Google rewards 'good' content

18 August 2014
Bad content means low SEO.

The word was that Google’s Panda algorithm meant that if you didn’t have a Google+ page you could forget about SEO. That was 2011. But it didn’t quite work out like that, at least not for my organisation who shares its acronym with the esoteric and intriguing, among them State Bar and Basketball Associations, an association for school bursars and, most recently, one for Indianhead Sheep Breeders.

Since Panda become extinct we have had Penguin and Hummingbird. The latter seems to have made more of an impact...

For some time the company I work for held the top spot on Google searches for “ISBA”. Somewhat inexplicably we then played second fiddle to a company sharing the same acronym, but retained most of the other spots on the sought-after front page. A few weeks ago we linked our Google+ page to our website and lo-and-behold within 24-hours the spiders had done their work and we topped the charts once more. But this seemed to come at a price as we lost several other spots on the front page. It’s enough to make you join the “I’m Still Baffled Association”. But what is becoming more obvious is how Google’s algorithmic sophistry is linked to content marketing and how ‘good’ or ‘bad’ that content is. 

I guess for good or bad, you should really read popular or unpopular (after all, I doubt there is a calculation that can ascribe an empirical value to whether a screaming devil baby is better than Ron Burgundy’s tips on how to be more of a sex panther! See our Content Hub for examples). Shares and likes work for me. 

The changes that Google made to its algorithms in recent years have had a major effect on the way it indexes its search results. Hummingbird enabled the Google search engine to produce better, more relevant results for semantic searches; conversational searches (aka "long tail inquiries") rather than keyword specific searches, as was the case previously. More detail on how these updates have affected search can be found here.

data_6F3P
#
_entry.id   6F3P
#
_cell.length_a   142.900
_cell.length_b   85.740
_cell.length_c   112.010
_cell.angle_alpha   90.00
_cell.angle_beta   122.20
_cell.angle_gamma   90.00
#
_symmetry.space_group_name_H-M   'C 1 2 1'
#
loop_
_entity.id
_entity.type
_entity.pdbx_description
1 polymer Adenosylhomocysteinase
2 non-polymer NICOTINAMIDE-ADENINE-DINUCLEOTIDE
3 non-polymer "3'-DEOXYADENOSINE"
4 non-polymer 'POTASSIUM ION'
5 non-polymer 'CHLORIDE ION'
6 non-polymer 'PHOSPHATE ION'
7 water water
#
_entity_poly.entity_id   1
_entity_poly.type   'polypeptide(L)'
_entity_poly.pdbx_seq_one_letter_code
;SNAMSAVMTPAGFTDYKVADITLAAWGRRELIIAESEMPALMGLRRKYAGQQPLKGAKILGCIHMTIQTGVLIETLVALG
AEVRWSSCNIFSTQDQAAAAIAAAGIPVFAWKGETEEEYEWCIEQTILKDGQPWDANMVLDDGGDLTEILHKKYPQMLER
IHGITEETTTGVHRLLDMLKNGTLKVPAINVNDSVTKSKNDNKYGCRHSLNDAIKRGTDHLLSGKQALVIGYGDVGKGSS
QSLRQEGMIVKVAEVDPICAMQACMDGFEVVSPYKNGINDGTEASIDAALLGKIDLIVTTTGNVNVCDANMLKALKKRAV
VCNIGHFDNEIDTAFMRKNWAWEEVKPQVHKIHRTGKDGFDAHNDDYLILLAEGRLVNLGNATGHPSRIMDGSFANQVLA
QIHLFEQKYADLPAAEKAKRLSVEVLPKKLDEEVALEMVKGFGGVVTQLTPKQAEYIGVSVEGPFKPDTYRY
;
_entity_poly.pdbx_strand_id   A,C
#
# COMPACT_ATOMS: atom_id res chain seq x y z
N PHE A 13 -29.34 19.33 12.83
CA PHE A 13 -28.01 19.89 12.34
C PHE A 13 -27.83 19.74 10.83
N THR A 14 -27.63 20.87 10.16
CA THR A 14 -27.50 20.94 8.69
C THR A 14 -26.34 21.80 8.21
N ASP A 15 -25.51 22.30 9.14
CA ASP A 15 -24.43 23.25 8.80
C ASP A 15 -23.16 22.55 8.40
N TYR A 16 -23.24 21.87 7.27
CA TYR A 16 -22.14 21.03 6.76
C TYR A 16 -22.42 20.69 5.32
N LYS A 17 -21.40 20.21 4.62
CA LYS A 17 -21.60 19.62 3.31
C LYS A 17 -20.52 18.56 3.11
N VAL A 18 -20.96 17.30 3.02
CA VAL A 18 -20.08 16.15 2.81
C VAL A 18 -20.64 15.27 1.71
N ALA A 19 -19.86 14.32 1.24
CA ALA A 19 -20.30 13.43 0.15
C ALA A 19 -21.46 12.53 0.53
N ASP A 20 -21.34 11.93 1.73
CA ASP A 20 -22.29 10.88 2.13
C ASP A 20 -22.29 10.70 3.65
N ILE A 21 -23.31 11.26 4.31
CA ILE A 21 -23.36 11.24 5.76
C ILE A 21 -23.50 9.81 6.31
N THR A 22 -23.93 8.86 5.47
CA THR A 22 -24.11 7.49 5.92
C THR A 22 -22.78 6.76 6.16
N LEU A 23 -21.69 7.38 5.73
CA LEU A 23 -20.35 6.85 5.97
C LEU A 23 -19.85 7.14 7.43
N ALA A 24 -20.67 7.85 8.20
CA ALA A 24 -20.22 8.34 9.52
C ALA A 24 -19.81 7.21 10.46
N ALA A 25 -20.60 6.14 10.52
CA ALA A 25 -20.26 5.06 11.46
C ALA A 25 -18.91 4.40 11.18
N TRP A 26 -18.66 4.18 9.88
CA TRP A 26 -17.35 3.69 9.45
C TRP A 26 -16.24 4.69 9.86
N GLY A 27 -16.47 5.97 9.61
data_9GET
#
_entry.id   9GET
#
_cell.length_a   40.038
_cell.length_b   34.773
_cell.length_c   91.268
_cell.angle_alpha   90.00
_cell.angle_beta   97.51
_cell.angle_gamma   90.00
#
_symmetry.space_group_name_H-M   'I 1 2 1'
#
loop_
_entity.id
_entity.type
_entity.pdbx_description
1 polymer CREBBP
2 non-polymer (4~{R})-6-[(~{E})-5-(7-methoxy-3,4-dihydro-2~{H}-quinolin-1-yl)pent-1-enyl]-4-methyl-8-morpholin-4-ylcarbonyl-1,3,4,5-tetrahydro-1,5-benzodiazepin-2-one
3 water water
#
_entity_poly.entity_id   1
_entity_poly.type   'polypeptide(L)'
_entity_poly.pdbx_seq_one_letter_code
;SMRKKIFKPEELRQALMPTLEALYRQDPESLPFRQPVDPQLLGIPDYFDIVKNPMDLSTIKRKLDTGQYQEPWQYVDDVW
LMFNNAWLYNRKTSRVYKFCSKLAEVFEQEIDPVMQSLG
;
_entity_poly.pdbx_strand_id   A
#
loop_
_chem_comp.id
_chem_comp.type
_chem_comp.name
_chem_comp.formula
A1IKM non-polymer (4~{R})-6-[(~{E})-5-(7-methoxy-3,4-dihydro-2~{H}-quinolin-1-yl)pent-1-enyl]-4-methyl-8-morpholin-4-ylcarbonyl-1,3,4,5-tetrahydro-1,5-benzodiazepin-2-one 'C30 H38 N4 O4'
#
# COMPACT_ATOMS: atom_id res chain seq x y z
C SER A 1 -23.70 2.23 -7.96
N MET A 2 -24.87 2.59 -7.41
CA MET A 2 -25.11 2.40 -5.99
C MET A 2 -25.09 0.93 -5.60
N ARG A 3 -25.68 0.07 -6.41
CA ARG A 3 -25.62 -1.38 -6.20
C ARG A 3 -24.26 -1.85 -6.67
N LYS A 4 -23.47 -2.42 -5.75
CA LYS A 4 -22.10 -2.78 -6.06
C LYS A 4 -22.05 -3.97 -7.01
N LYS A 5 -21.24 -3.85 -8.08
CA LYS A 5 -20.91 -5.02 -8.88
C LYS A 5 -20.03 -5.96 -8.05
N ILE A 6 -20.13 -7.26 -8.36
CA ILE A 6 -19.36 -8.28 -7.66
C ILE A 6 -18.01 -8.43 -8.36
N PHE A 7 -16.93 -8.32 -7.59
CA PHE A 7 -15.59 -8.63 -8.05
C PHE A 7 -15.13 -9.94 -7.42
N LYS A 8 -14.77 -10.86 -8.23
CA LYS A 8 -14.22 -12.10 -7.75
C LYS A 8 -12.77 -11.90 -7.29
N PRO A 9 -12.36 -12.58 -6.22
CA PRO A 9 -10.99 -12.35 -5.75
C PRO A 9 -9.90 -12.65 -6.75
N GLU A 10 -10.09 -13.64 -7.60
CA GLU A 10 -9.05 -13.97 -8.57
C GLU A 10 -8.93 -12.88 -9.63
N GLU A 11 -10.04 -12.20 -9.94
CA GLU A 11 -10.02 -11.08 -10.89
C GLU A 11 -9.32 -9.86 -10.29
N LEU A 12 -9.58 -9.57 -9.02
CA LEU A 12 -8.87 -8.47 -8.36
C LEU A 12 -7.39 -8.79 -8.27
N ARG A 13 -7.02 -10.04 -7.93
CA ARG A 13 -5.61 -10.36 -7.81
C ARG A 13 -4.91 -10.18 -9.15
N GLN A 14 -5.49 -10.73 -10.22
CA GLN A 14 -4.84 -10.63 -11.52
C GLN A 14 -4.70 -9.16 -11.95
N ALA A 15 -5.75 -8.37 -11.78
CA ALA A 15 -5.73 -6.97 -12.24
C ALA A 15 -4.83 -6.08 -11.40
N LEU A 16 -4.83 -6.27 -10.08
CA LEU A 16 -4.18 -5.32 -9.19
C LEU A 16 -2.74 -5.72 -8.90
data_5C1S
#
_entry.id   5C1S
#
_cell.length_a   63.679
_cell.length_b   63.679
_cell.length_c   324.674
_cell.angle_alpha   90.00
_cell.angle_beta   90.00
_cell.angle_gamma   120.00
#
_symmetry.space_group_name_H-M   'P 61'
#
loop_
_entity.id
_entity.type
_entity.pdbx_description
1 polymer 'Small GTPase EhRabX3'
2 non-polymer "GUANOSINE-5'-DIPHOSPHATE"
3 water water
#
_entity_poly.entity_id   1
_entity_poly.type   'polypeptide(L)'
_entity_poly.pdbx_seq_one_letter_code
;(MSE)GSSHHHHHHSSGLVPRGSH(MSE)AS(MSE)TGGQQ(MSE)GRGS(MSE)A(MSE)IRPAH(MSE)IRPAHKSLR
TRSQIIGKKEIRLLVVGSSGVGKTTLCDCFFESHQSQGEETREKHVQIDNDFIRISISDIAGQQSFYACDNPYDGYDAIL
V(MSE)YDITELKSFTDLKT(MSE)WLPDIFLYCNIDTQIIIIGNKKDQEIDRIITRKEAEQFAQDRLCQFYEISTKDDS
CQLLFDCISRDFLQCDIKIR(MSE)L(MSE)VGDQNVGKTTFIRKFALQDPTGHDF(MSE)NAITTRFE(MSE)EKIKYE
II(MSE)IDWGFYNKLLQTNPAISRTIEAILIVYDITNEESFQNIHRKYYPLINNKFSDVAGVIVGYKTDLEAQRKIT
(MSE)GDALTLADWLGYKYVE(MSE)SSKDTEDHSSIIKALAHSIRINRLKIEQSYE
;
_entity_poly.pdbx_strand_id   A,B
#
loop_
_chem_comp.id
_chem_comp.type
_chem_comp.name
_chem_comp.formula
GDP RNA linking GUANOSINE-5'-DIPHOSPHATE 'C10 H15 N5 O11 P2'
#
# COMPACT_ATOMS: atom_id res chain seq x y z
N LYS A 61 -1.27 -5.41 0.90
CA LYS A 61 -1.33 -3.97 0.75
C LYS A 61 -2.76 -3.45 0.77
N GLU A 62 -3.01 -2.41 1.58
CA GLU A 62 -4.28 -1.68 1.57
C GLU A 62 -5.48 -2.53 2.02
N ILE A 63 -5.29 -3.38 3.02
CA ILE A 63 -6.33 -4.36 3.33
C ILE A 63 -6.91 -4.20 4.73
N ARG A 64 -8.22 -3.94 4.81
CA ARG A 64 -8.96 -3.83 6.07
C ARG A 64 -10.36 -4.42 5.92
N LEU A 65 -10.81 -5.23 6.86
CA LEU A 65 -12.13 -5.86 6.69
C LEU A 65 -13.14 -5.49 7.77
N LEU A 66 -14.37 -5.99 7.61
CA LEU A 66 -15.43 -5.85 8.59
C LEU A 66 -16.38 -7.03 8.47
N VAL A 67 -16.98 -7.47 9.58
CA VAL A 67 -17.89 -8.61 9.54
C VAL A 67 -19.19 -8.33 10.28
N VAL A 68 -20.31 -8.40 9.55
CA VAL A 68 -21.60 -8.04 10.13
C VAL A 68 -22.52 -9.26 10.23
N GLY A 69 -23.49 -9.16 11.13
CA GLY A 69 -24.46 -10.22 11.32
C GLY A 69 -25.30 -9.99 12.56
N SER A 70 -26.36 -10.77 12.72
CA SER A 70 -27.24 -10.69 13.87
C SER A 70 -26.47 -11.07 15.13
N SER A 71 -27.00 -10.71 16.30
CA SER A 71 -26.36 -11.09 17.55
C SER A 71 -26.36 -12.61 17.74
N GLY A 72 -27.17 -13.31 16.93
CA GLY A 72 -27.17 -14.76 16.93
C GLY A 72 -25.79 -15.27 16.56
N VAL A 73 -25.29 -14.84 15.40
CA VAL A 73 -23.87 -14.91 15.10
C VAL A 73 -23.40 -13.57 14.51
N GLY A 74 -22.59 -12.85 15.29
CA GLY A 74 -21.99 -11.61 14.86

Content marketing can complement traditional marketing methods. Quality content not only strengthens SEO – helping the brands appear higher on Google searches – it can also be used to attract potential customers. But it should not just be wielded as a blunt sales tool; if it’s good enough it can also seduce potential consumers through more subtle means and build longer-lasting brand association and loyalty.

It has never been more important for content creators to understand what their audience wants, when they want to see it, and to give deep consideration to the most apt context. For those advertisers having trouble convincing purse-string holders to invest in content (and there are a vast array of options facing advertisers!), the obvious advantages of better SEO and, perhaps more pertinently, the obvious disadvantages of dropping down Google’s listings, might be a useful persuader.

Ultimately, this is all great news for the consumer as there is a demonstrable business need for content to grab attention and hold it, and that can only really happen if it resonates with the end user. 

By Mario Yiannacou

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